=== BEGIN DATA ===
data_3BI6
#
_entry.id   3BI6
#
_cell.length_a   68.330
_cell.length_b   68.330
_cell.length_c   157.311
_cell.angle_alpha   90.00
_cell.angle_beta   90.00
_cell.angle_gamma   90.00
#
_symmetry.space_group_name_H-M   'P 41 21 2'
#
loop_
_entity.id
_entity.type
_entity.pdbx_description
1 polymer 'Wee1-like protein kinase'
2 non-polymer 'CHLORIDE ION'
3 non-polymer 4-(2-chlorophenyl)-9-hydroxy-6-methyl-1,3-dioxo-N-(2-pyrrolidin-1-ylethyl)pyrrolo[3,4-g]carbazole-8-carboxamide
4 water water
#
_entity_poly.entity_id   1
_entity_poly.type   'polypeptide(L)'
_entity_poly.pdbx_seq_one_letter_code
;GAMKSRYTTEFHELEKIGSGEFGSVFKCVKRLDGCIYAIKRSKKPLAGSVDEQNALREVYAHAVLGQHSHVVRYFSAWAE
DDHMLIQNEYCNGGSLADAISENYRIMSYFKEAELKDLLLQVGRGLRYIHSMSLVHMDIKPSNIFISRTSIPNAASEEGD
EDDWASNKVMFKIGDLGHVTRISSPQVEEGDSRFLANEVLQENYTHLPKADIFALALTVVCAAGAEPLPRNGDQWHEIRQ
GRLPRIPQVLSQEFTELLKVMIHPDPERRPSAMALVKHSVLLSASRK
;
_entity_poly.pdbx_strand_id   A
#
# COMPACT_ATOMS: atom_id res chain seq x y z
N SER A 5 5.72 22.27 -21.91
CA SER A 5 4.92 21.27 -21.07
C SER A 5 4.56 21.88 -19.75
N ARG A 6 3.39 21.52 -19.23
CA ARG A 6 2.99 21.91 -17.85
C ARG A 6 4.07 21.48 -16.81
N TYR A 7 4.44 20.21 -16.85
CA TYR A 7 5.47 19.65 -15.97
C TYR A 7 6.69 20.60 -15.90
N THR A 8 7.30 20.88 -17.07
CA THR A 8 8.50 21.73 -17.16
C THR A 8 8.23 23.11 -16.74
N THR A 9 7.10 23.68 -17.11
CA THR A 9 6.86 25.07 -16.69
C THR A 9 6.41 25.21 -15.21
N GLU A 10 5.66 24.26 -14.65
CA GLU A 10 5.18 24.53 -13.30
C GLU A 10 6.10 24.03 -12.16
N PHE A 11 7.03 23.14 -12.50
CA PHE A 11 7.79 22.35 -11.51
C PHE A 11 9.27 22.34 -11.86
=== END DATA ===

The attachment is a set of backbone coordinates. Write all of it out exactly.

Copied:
data_3BI6
#
_entry.id   3BI6
#
_cell.length_a   68.330
_cell.length_b   68.330
_cell.length_c   157.311
_cell.angle_alpha   90.00
_cell.angle_beta   90.00
_cell.angle_gamma   90.00
#
_symmetry.space_group_name_H-M   'P 41 21 2'
#
loop_
_entity.id
_entity.type
_entity.pdbx_description
1 polymer 'Wee1-like protein kinase'
2 non-polymer 'CHLORIDE ION'
3 non-polymer 4-(2-chlorophenyl)-9-hydroxy-6-methyl-1,3-dioxo-N-(2-pyrrolidin-1-ylethyl)pyrrolo[3,4-g]carbazole-8-carboxamide
4 water water
#
_entity_poly.entity_id   1
_entity_poly.type   'polypeptide(L)'
_entity_poly.pdbx_seq_one_letter_code
;GAMKSRYTTEFHELEKIGSGEFGSVFKCVKRLDGCIYAIKRSKKPLAGSVDEQNALREVYAHAVLGQHSHVVRYFSAWAE
DDHMLIQNEYCNGGSLADAISENYRIMSYFKEAELKDLLLQVGRGLRYIHSMSLVHMDIKPSNIFISRTSIPNAASEEGD
EDDWASNKVMFKIGDLGHVTRISSPQVEEGDSRFLANEVLQENYTHLPKADIFALALTVVCAAGAEPLPRNGDQWHEIRQ
GRLPRIPQVLSQEFTELLKVMIHPDPERRPSAMALVKHSVLLSASRK
;
_entity_poly.pdbx_strand_id   A
#
# COMPACT_ATOMS: atom_id res chain seq x y z
N SER A 5 5.72 22.27 -21.91
CA SER A 5 4.92 21.27 -21.07
C SER A 5 4.56 21.88 -19.75
N ARG A 6 3.39 21.52 -19.23
CA ARG A 6 2.99 21.91 -17.85
C ARG A 6 4.07 21.48 -16.81
N TYR A 7 4.44 20.21 -16.85
CA TYR A 7 5.47 19.65 -15.97
C TYR A 7 6.69 20.60 -15.90
N THR A 8 7.30 20.88 -17.07
CA THR A 8 8.50 21.73 -17.16
C THR A 8 8.23 23.11 -16.74
N THR A 9 7.10 23.68 -17.11
CA THR A 9 6.86 25.07 -16.69
C THR A 9 6.41 25.21 -15.21
N GLU A 10 5.66 24.26 -14.65
CA GLU A 10 5.18 24.53 -13.30
C GLU A 10 6.10 24.03 -12.16
N PHE A 11 7.03 23.14 -12.50
CA PHE A 11 7.79 22.35 -11.51
C PHE A 11 9.27 22.34 -11.86